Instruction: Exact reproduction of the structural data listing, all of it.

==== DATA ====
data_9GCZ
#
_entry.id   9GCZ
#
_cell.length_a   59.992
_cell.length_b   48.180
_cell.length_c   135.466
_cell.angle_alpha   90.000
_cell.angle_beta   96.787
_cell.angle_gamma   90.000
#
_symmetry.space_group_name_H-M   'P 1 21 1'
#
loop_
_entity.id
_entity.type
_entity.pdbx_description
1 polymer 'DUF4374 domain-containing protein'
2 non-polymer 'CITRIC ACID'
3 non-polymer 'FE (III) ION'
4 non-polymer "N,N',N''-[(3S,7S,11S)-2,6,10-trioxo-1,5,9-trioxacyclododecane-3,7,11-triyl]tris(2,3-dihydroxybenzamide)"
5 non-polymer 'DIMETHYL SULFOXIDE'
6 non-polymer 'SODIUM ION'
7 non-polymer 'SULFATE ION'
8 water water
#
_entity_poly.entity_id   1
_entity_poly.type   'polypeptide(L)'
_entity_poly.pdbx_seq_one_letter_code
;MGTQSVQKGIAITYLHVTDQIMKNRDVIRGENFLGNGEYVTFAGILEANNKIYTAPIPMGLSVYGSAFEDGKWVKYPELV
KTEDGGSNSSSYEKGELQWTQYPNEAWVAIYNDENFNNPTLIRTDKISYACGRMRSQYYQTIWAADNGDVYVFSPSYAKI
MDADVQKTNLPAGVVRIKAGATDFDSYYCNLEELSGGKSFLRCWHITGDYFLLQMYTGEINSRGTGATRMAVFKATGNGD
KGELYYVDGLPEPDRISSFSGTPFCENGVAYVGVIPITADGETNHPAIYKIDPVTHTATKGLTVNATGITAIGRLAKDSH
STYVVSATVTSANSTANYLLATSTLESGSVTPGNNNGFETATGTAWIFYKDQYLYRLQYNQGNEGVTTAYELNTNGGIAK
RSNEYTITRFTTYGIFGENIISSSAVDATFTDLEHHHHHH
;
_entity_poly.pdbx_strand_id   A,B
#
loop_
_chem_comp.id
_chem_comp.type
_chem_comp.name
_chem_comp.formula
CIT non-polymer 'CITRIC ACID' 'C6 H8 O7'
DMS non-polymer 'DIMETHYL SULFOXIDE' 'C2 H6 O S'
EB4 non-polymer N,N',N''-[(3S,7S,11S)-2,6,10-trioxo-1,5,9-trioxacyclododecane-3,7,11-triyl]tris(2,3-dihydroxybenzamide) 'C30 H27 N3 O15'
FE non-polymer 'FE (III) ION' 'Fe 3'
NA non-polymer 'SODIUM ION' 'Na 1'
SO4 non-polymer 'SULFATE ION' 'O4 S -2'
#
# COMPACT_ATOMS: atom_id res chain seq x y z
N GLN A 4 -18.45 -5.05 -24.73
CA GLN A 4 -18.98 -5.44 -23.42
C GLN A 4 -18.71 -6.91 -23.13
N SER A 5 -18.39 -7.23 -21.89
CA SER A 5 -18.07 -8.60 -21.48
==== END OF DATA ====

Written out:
data_9GCZ
#
_entry.id   9GCZ
#
_cell.length_a   59.992
_cell.length_b   48.180
_cell.length_c   135.466
_cell.angle_alpha   90.000
_cell.angle_beta   96.787
_cell.angle_gamma   90.000
#
_symmetry.space_group_name_H-M   'P 1 21 1'
#
loop_
_entity.id
_entity.type
_entity.pdbx_description
1 polymer 'DUF4374 domain-containing protein'
2 non-polymer 'CITRIC ACID'
3 non-polymer 'FE (III) ION'
4 non-polymer "N,N',N''-[(3S,7S,11S)-2,6,10-trioxo-1,5,9-trioxacyclododecane-3,7,11-triyl]tris(2,3-dihydroxybenzamide)"
5 non-polymer 'DIMETHYL SULFOXIDE'
6 non-polymer 'SODIUM ION'
7 non-polymer 'SULFATE ION'
8 water water
#
_entity_poly.entity_id   1
_entity_poly.type   'polypeptide(L)'
_entity_poly.pdbx_seq_one_letter_code
;MGTQSVQKGIAITYLHVTDQIMKNRDVIRGENFLGNGEYVTFAGILEANNKIYTAPIPMGLSVYGSAFEDGKWVKYPELV
KTEDGGSNSSSYEKGELQWTQYPNEAWVAIYNDENFNNPTLIRTDKISYACGRMRSQYYQTIWAADNGDVYVFSPSYAKI
MDADVQKTNLPAGVVRIKAGATDFDSYYCNLEELSGGKSFLRCWHITGDYFLLQMYTGEINSRGTGATRMAVFKATGNGD
KGELYYVDGLPEPDRISSFSGTPFCENGVAYVGVIPITADGETNHPAIYKIDPVTHTATKGLTVNATGITAIGRLAKDSH
STYVVSATVTSANSTANYLLATSTLESGSVTPGNNNGFETATGTAWIFYKDQYLYRLQYNQGNEGVTTAYELNTNGGIAK
RSNEYTITRFTTYGIFGENIISSSAVDATFTDLEHHHHHH
;
_entity_poly.pdbx_strand_id   A,B
#
loop_
_chem_comp.id
_chem_comp.type
_chem_comp.name
_chem_comp.formula
CIT non-polymer 'CITRIC ACID' 'C6 H8 O7'
DMS non-polymer 'DIMETHYL SULFOXIDE' 'C2 H6 O S'
EB4 non-polymer N,N',N''-[(3S,7S,11S)-2,6,10-trioxo-1,5,9-trioxacyclododecane-3,7,11-triyl]tris(2,3-dihydroxybenzamide) 'C30 H27 N3 O15'
FE non-polymer 'FE (III) ION' 'Fe 3'
NA non-polymer 'SODIUM ION' 'Na 1'
SO4 non-polymer 'SULFATE ION' 'O4 S -2'
#
# COMPACT_ATOMS: atom_id res chain seq x y z
N GLN A 4 -18.45 -5.05 -24.73
CA GLN A 4 -18.98 -5.44 -23.42
C GLN A 4 -18.71 -6.91 -23.13
N SER A 5 -18.39 -7.23 -21.89
CA SER A 5 -18.07 -8.60 -21.48